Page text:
Public blockchains such as bitcoin span untrusted networks, with untrusted participants, and so must use conservative consensus algorithms such as PoW (Proof of Work) which require mining. To be competitive in mining one must invest in massive amounts of hardware that use massive amounts of electric power. This is a considerable environmental and ethical concern. For public blockchains to be feasible going forward we must find new ways of enabling blockchain consensus in ways that do not require massive amounts of hardware or electric power. Key clarification: this challenge is associated with mining and public blockchains and the consensus algorithms they use, whereas private / consortium blockchains, which represent the vast majority of blockchains used in industries such as healthcare, don’t typically have mining, but rather validation of transactions and blocks which does not require any significant additional hardware or electricity. Therefore, while this is a challenge for public blockchain applications such as bitcoin, it is not an issue for private / consortium blockchains.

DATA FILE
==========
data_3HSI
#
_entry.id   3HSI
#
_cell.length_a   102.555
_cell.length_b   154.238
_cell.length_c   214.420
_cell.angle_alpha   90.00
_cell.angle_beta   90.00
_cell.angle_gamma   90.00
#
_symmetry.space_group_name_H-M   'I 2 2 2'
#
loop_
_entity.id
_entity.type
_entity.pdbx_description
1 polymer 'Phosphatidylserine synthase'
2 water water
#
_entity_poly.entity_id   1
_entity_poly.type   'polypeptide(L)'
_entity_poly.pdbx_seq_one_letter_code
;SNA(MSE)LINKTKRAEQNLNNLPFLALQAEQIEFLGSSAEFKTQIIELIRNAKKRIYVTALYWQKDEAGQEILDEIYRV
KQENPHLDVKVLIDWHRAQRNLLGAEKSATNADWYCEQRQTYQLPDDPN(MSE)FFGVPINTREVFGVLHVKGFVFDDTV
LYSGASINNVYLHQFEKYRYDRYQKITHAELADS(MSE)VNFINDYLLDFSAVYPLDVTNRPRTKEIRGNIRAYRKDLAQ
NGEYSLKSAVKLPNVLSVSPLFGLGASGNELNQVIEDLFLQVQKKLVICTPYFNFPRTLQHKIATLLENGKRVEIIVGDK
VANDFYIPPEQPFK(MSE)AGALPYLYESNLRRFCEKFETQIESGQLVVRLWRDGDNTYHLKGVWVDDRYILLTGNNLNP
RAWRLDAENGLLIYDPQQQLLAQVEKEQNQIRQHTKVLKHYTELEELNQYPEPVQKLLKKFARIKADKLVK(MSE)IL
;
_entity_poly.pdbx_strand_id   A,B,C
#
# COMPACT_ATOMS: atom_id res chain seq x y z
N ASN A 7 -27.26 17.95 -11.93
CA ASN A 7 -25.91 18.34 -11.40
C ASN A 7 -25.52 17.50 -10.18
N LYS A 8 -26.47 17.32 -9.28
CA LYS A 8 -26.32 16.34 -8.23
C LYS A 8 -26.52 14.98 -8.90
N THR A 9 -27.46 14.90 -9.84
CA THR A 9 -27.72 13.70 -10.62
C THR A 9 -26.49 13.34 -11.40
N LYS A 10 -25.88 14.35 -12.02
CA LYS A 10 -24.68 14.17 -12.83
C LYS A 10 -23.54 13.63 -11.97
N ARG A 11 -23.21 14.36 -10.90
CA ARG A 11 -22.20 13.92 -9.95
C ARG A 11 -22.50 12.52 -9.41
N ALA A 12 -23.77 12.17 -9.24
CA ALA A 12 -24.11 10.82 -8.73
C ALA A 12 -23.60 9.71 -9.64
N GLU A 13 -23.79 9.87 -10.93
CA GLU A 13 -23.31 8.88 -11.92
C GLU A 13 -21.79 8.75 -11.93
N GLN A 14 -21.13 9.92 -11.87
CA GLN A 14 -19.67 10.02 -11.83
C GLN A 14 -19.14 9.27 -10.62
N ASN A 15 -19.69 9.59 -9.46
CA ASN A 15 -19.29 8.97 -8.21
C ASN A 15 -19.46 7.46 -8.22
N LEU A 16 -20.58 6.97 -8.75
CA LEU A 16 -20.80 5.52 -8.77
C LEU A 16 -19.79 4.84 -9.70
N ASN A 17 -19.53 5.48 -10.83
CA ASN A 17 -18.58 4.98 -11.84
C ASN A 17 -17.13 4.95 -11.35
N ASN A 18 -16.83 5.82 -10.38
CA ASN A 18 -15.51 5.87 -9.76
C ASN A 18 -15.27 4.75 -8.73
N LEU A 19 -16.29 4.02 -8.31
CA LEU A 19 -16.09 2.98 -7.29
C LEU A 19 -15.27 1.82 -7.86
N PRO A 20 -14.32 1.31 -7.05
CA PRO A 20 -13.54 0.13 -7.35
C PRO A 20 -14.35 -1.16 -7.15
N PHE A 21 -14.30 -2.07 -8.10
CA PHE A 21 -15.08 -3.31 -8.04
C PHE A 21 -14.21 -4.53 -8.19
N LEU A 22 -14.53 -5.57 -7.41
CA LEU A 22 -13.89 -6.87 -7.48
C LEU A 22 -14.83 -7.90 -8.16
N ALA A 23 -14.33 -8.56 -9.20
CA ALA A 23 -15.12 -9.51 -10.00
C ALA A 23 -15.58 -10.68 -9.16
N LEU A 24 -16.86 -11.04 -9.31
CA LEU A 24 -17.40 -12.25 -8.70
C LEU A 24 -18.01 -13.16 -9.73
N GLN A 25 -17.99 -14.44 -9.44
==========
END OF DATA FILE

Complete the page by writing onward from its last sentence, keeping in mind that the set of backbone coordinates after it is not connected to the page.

Anonymity, Cryptocurrencies, and Crime

Ransomware is enabled by anonymous payment methods such as bitcoin. An attacker can infect your system, encrypt your data, and demand payment in bitcoin, and you can pay them with nary an idea of who attacked you, nor the ability for you or law enforcement to identify them. While cryptocurrencies and crypto-tokens have incredible potential for good, they are in this respect a double edged sword since they also pave the way not only for ransomware attacks, but DDoS, any many other types of crime. On the other hand, blockchain has incredible potential to help mitigate many types of fraud related crime so blockchain and crime is a multi-faceted ethical consideration. For more on this see Blockchain as a tool for anti-fraud.

What other ethical considerations are you seeing with blockchain? I post regularly on blockchain, cybersecurity, privacy, compliance, AI, cloud, and healthcare on LinkedIn and Twitter, and welcome collaboration on these fast evolving fields. Reach out and connect to collaborate.